When you receive an income verification request from a lender or credit card company, you should still check with your employee before releasing that information. Make sure your employee has actually started an application that needs salary verification and that the request isn’t from someone fishing for information. 

Disability Information

The Americans with Disabilities Act protects information about an employee’s disability. New employers cannot ask specific questions related to a candidate’s disabilities. However, they can verify whether or not your former employee can perform the job’s responsibilities.


For example, you can verify whether or not your former employee can lift heavy boxes or operate specific machinery. Other than that, avoid providing any medical information when verifying employment.


You also shouldn’t ask a previous employer for information about a potential employee’s health.

Employment Verification and Defamation Lawsuits

If your relationship with a former employee ended poorly, it could be challenging to provide a reference check for them. As an employer, you’re allowed to discuss someone’s work history, performance, and reasons for termination (if that applies). 


However, the information you provide has to be true. 


In rare cases, a former employee may sue for defamation if they believe you provided false information during employment verification.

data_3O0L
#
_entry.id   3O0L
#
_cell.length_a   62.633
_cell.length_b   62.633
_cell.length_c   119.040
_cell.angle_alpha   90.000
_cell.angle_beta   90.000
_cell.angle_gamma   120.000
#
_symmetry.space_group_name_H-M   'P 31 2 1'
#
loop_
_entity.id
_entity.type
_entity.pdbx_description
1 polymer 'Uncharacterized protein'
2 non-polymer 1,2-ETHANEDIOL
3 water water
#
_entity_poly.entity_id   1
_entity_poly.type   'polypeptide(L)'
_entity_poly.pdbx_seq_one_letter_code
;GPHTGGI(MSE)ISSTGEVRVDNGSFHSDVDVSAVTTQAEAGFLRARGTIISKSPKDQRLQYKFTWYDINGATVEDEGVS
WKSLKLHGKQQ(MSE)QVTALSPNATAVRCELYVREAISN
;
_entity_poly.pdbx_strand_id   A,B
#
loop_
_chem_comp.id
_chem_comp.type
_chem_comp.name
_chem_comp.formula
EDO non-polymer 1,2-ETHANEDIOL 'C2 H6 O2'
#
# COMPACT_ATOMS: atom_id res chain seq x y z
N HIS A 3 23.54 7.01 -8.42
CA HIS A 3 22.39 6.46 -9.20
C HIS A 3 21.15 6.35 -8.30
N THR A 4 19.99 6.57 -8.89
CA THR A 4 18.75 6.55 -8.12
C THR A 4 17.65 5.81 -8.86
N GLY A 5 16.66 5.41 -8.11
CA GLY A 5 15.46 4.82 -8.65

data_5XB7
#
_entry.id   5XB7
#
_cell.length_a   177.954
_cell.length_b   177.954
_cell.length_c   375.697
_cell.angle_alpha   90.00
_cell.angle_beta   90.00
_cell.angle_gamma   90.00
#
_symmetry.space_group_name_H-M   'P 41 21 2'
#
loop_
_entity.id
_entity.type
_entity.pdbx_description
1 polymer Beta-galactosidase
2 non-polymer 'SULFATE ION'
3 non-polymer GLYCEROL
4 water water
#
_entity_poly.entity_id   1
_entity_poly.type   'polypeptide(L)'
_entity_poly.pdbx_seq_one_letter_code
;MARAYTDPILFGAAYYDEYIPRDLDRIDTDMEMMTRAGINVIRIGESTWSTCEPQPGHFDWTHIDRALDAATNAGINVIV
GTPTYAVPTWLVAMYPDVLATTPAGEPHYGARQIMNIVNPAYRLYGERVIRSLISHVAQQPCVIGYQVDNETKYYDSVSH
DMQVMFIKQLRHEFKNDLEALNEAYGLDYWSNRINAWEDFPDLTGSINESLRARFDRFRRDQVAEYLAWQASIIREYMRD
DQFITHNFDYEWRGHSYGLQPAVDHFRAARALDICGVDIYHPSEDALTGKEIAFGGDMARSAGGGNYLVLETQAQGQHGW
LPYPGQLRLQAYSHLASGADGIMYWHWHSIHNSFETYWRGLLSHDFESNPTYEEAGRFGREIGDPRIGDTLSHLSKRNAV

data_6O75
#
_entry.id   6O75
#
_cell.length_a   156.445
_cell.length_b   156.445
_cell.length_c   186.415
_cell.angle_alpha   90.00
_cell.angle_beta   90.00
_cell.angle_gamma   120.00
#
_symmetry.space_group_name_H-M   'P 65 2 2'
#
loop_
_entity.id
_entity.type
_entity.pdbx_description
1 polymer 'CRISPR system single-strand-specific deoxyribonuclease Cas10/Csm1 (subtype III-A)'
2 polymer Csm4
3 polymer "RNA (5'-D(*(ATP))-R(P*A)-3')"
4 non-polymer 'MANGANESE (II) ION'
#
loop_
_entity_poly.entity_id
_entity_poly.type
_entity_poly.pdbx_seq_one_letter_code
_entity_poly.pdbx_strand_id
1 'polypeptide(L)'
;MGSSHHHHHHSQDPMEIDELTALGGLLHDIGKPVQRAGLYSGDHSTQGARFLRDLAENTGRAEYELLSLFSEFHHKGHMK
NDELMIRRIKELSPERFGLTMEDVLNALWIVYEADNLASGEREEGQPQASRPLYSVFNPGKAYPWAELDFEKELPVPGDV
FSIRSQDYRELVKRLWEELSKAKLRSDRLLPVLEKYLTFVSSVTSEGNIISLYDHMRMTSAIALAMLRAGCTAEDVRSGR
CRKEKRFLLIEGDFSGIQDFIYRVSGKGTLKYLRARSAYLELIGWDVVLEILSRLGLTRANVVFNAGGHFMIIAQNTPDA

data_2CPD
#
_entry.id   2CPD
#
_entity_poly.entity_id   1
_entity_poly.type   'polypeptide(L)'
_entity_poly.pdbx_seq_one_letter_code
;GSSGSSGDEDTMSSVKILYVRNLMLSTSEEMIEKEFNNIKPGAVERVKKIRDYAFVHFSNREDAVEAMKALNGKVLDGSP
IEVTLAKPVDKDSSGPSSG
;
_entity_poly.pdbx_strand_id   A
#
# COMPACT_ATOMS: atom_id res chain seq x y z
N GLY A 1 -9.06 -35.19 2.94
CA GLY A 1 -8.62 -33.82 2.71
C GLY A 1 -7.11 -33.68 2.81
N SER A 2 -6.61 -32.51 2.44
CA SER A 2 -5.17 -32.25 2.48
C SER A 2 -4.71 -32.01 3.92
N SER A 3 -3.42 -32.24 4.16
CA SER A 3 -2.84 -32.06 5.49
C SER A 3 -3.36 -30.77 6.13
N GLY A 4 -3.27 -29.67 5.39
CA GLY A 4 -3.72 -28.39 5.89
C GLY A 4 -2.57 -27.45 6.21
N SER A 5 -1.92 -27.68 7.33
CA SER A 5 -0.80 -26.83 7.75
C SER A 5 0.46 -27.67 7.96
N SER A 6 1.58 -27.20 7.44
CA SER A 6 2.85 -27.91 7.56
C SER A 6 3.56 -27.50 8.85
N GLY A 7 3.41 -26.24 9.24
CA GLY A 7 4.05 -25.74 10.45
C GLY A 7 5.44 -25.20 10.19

A defamation suit requires three things:



While this may seem extreme, there are a few simple steps you can take to limit your liability as an employer when verifying employment. 



In other words, stick to basic employment information such as job position, start date, and end date. And, if you’re asked for more personal data such as previous salary, always check with your state laws and former employee before providing that information. Asking for permission before releasing salary information helps you build trust with your employees.

Employment Verification Methods

There are a few ways you can provide or request verification of employment. The method usually depends on the reason for verification.

Employment Verification Letter

Requests for an employment verification letter (also known as a proof of employment letter) will usually come from your current employees. Employment verification letters can be used for loan applications, leases, and immigration purposes. 

Reference Call

Phone calls are another common way you may have to verify employment. You’ll usually receive them from a potential employer. 

Pay Stubs

Pay stubs screenshot from Hourly app


Pay stubs are a form of employment verification used on applications for loans, leases, and immigration. In this case, your employee can share their W-2 information or pay stubs themselves. As an employer, you wouldn’t receive requests to release pay stubs.

Former Contract